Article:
Dr. Nicholas D. Young has worked in diverse roles in education for more than twenty years, serving as a director of student services, principal, graduate professor, higher education administrator, and superintendent of schools. He is presently the Superintendent of Schools for the South Hadley Public Schools located in South Hadley, MA. Dr. Young is a licensed psychologist who has earned numerous degrees from Austin Peay State University, Westfield State University, Western New England University, Union Institute & University and American International College, including a Ph.D. in Educational Administration and an Ed.D. in Psychology. He previously served as the President of the Massachusetts Association of School Superintendents, completed a distinguished Fulbright Program focused on Japanese educational systems, and was recognized as the Massachusetts Superintendent of the Year in 2010. He has served for more than twenty-eight years to date in the U.S. Army and U.S. Army Reserves; and he is currently the Commanding Officer for the 405th Combat Support Hospital, USAR, located in West Hartford, CT. Dr. Young is frequent presenter at state, national and international conferences and has published widely on a number of topics in education, leadership, and psychology, to include co-authoring or co-edited/co-authoring several books.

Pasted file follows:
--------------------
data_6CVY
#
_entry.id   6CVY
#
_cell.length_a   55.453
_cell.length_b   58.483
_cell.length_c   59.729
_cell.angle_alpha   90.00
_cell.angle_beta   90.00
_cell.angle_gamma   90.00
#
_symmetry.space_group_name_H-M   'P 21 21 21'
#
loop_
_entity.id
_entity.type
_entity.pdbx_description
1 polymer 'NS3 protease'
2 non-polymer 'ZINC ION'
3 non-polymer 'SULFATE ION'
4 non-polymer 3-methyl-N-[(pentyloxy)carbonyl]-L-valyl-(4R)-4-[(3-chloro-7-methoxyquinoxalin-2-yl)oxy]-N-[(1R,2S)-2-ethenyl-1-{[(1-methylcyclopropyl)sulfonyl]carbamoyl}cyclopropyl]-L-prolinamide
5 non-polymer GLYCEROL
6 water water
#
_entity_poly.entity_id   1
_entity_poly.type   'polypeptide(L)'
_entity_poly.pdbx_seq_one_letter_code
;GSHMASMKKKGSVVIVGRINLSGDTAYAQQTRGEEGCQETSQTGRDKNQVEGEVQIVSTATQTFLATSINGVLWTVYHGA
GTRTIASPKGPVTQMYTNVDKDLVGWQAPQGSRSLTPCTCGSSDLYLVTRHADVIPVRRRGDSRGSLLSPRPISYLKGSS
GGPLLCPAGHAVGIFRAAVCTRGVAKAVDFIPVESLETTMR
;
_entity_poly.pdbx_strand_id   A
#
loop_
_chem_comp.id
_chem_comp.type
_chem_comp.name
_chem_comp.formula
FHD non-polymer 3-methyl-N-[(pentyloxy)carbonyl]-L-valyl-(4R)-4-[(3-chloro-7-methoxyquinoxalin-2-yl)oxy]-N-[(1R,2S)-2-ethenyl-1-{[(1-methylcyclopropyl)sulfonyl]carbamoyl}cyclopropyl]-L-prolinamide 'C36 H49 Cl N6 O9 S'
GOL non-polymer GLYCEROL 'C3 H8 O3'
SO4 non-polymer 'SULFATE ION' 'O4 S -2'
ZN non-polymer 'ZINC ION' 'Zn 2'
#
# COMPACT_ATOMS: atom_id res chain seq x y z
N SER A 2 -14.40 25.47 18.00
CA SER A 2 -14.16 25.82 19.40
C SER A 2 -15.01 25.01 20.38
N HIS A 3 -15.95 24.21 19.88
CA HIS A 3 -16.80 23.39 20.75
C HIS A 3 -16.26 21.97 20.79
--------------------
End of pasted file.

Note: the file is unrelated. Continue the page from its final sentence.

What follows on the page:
Dr. Young grew up in the small rural community of Alstead located in southern New Hampshire where he would spend many of his weekends and summer days hiking in the large local woods. He also vacationed nearly every summer with his parents and three older brothers in the great State of Maine, which is the setting for this book.. Dr Young now resides with his family in South Hadley, MA, to include his two children, a 10-year old son and a 16-year old daughter, and his two golden retrievers, Katie and Abby. As the local school superintendent and a career long educator, Dr. Young is committed to helping children understand the importance of being respectful to others and to living a life of service, which are the primary lessons of this story.